It is important to note that Glue, even if it has the ability to connect to external data sources such as several JDBC’s, is mostly helpful in AWS-based projects, even more than Purview is with Microsoft solutions. In both cases it is a subtle vendor lock-in strategy that is not trivial to avoid when using platforms that aim to integrate many data sources. This specific problem is target by our two last data catalogs solutions.
Founded by Apache Spark creators, Databricks is a company that focuses in providing products that enable analysts and engineers to use Spark and IPython notebooks. One of their products is the Unity catalog, which focuses on being an agnostic solution to data discovery and governance. Unity has several connectors that can integrate most data stacks, being able to pull data from AWS S3, Azure Data Lake Storage, Hive, and more. This makes it so that Unity doesn’t have a privileged cloud solution and users don’t need to bother whether or not their data cataloging needs to find another home in case of data migration for example.
Unity has all the cataloging features the previous solutions we mentioned have, such as lineage, multiple connectors, and easy data discovery. You can read more about it in .
Now, for our last data catalog solution, we will have a build-over-buy solution. Other solutions mentioned are all proprietary and closed software provided as a service by Microsoft, Amazon, and Databricks respectively. This makes it so that users are not able to fully fine-tune the data catalog to their needs in case of, say, an extreme edge-case scenario and the workaround is to use an open-source solution.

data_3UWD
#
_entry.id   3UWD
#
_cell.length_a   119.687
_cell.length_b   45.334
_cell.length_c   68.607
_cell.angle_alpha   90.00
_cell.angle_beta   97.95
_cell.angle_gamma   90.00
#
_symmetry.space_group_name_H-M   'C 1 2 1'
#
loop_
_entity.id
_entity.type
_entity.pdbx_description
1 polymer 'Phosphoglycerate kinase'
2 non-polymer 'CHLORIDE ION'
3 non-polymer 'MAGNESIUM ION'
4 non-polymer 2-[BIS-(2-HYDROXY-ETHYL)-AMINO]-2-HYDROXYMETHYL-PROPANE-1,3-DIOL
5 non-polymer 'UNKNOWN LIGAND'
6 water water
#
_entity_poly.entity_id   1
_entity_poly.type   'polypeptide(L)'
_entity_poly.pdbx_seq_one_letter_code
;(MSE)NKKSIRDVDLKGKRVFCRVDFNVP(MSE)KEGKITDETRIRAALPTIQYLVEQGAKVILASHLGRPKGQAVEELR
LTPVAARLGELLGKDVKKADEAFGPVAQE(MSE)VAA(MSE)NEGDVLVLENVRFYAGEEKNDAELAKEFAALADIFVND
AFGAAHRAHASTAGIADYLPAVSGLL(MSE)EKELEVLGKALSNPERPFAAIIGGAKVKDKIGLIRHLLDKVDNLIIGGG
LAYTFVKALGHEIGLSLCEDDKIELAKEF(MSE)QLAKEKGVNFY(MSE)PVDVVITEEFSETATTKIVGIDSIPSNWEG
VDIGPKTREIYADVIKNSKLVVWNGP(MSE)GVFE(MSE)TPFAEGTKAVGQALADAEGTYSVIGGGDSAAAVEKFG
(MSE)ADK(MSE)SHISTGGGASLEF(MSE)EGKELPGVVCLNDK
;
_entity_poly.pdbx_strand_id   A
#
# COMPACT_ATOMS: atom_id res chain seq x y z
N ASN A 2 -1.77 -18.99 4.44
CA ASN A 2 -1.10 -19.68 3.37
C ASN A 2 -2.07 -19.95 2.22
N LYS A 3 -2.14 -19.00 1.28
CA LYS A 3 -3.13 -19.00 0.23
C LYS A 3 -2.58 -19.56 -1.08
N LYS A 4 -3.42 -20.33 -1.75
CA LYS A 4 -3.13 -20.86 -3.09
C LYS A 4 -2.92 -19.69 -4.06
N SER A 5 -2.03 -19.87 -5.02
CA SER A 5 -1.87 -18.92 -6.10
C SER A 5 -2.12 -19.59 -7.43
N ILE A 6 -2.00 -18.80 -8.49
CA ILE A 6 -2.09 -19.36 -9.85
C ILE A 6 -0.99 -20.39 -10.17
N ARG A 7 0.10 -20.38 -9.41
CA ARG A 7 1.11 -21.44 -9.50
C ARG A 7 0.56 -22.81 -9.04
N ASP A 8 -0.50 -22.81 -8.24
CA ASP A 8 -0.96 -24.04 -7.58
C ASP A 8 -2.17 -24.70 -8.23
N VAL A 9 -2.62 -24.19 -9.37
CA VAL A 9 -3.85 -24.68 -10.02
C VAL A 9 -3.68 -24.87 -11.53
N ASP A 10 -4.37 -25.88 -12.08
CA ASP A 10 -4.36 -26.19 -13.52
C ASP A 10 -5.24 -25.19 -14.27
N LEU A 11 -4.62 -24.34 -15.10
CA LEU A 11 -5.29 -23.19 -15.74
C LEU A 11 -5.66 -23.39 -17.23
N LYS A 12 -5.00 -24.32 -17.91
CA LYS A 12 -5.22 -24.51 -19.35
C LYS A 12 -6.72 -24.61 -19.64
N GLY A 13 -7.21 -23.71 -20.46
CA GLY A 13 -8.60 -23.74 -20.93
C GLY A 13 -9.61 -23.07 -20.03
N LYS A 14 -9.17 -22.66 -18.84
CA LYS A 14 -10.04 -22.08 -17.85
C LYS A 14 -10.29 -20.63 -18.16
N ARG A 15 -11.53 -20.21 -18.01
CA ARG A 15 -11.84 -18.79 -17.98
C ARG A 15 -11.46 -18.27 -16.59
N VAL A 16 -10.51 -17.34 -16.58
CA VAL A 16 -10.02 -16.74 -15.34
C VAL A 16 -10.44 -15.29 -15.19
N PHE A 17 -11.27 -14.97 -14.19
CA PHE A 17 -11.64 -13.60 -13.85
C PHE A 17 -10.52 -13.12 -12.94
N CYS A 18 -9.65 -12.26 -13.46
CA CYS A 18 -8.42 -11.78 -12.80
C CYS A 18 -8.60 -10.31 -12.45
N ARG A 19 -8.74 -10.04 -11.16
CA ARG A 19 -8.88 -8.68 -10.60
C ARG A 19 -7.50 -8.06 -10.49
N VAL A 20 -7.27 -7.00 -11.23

Amundsen is an open-source data catalog solution created by Lyft and based on microservices. It has a web interface just like the others mentioned before and aggregates data such as the most frequent users of a given table, sample queries with all columns of each table, and tags assigned to tables so that they can be easily searchable.
The microservices architecture along with the open-source nature of Amundsen makes it so that the community can contribute very thoroughly to its development, which leads to Amundsen having a myriad of connectors ready to serve any data stack most users will need to be cataloged.
Amundsen is a great data catalog platform and is fast-changing and developing. I studied its implementation in December 2022 and had the impression its documentation was a bit lacking coming back to it in January 2023 I can see great improvements on it. Check Amundsen’s at .
I hope these four data catalog options can help readers implement a data governance framework and facilitate data discovery inside any enterprise scenario. With more and more data being generated and gathered every single day, it is important we take caution to not get drowned in it.
 — Microsoft Purview, its Deployment and how it works across the Microsoft 365 stack | by Andre Camillo | Microsoft Azure | Medium
 — AWS Glue 101: All you need to know with a full walk-through | by Kevin Bok | Towards Data Science
 — Unity Catalog in Databricks. What is Unity Catalog ? | by Harun Raseed Basheer | Medium  — GitHub — amundsen-io/amundsen